As one of the two coordinators of the Economy of Francesco Work and Care village, I was invited to listen and participate at the Eradicating Child Labour, Building a Better Future conference organized by the Dicastery on the 19 of November of this past year (2021). One of our village macro-themes focuses on the eradication of child labor, and I was excited to share research and create more advocacy around the topic in every way I thought possible. I looked at the program and realized I was in good company. The Dicastery was able to unite top institutions such as the International Labor Organization (ILO), FAO (Food and Agriculture Organization), the Italian Alliance for Sustainable Development (ASviS), and the United Nations International Children’s Emergency Fund (UNICEF), just to mention a few, bringing insights from different countries and realities (Asia, Africa, Latin America).
I kept asking myself if I was competent enough to sit at that round table, and was preparing for the conference when, at my computer, I received a second email. I had to read it twice, here is an extract: ‘we are very happy that you will be taking part at the International Conference “Eradicating child labour, building a better future“, (…) we would like to invite you to the audience with His Holiness Pope Francis which is scheduled to take place on Friday morning at noon.’ After being part of the Economy of Francesco (EoF) for over 3 years I had always imagined Pope Francis as a superior holy being that watched over us from above but never in my mind did I think I was going to meet him. Not only, I was representing The Economy of Francesco, and was going to get his personal endorsement to make this cause our own. I still get goosebumps when I think about it; the wheel of emotions is so vast that it is almost impossible to put it in words.
To top it all up I did not have a day off as my colleague was on leave. I went to my boss to tell him and he said, ‘what do you want me to say? I am not going to stop you. Say hi to Francesco and pray for us.’ I love how this Pope is so much in everyone’s heart that people can relate to him just as ‘Francesco.’ As he told Professor Bruni himself at the beginning of Pandemic: ‘right now we need Luigino, there is no space for Professor Bruni.’ It is true, in the Economy of Francesco we are all just Giorgia, Andrei, Maria, Paolo, Mateusz, Lourdes- titles and positions are too superficial to confront the wicked problems our generation is facing.
Back to the conference. On one hand, I am sure the first reaction is that a bunch of privileged first-world folks united to speak about data end up not accomplishing anything at all, but on the other, this is the only way to fix a system that is broken. If we do not work as a whole, as a circular entity, we just continuously regenerate a vicious circle with different names like the green economy (not always as green as it looks on paper). As EoF, we use donuts, plant-inspired, green as terms as well but our actions and content speak louder than words. As ‘the global north’ we keep buying and financing a corrupt system, just by buying a t-shirt. As ‘the global south’ they perpetuate low levels of education and recreate the same situation as adults that they were trying to escape as children. In Pope Francis’s words: ‘child labour is not to be confused with the small domestic tasks that children, in their spare time and according to their age, can perform as part of family life, to help parents, siblings, grandparents or other members of the community. These activities are generally beneficial to their development, as they allow them to test their skills and grow in awareness and responsibility. Child labour is something else entirely! It is the exploitation of children in the production processes of the globalised economy for the profit and gain of others. It is the denial of children’s rights to health, education and harmonious growth, including the possibility to play and dream. This is tragic (when he said this in person, he paused and looked straight at us). A child who cannot dream, who cannot play, cannot grow up. It is robbing children of their future and therefore humanity itself. It is a violation of human dignity.’ I cannot help but stress that it affects every one of us as we are the human family. This is our oikos, our common home, which is broken, and like St. Francis of Assisi, we need to go out and repair it.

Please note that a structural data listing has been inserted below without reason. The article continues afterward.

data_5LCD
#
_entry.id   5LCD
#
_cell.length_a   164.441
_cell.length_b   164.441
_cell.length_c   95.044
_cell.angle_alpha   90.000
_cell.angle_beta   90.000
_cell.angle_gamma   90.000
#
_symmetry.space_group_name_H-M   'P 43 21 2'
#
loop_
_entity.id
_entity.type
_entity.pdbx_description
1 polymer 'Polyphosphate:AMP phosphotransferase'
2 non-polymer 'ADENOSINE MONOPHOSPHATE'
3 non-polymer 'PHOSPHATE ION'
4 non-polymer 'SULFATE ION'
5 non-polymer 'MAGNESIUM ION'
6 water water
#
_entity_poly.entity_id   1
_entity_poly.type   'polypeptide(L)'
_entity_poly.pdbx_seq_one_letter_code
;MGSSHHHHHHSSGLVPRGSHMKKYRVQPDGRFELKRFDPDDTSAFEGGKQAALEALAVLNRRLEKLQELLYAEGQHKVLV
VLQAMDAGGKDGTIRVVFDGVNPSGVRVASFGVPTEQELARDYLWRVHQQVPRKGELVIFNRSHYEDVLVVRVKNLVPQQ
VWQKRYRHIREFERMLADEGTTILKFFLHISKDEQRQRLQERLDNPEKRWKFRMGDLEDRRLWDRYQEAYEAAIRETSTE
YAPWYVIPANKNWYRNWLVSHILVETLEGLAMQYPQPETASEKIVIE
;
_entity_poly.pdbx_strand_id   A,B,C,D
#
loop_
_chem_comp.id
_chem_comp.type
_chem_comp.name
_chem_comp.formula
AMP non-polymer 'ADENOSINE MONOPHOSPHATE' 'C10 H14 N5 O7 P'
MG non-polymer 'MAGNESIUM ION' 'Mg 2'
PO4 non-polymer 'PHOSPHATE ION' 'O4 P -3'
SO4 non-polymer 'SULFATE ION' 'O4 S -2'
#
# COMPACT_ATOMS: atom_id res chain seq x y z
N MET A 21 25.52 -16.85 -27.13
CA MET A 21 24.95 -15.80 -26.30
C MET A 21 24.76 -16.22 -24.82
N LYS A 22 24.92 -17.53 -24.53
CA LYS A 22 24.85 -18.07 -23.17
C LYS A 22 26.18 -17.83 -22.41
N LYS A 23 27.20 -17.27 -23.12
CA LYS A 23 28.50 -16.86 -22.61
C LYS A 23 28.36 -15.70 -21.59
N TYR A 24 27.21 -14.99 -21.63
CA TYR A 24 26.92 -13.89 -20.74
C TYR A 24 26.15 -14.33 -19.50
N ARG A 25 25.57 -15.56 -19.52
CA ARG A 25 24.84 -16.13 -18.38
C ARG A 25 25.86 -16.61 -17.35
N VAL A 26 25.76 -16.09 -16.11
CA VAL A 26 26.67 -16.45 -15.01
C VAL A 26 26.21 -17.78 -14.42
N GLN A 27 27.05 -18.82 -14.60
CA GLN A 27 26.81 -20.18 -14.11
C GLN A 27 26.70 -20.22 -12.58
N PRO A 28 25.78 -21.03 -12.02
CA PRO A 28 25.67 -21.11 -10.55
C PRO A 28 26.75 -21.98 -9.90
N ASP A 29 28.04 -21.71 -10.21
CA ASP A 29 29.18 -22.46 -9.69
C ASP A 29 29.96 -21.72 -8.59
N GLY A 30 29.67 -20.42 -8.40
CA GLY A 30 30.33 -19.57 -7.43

If we do not work as a whole, as a circular entity, we just continuously regenerate a vicious circle with different names like the green economy (not always as green as it looks on paper).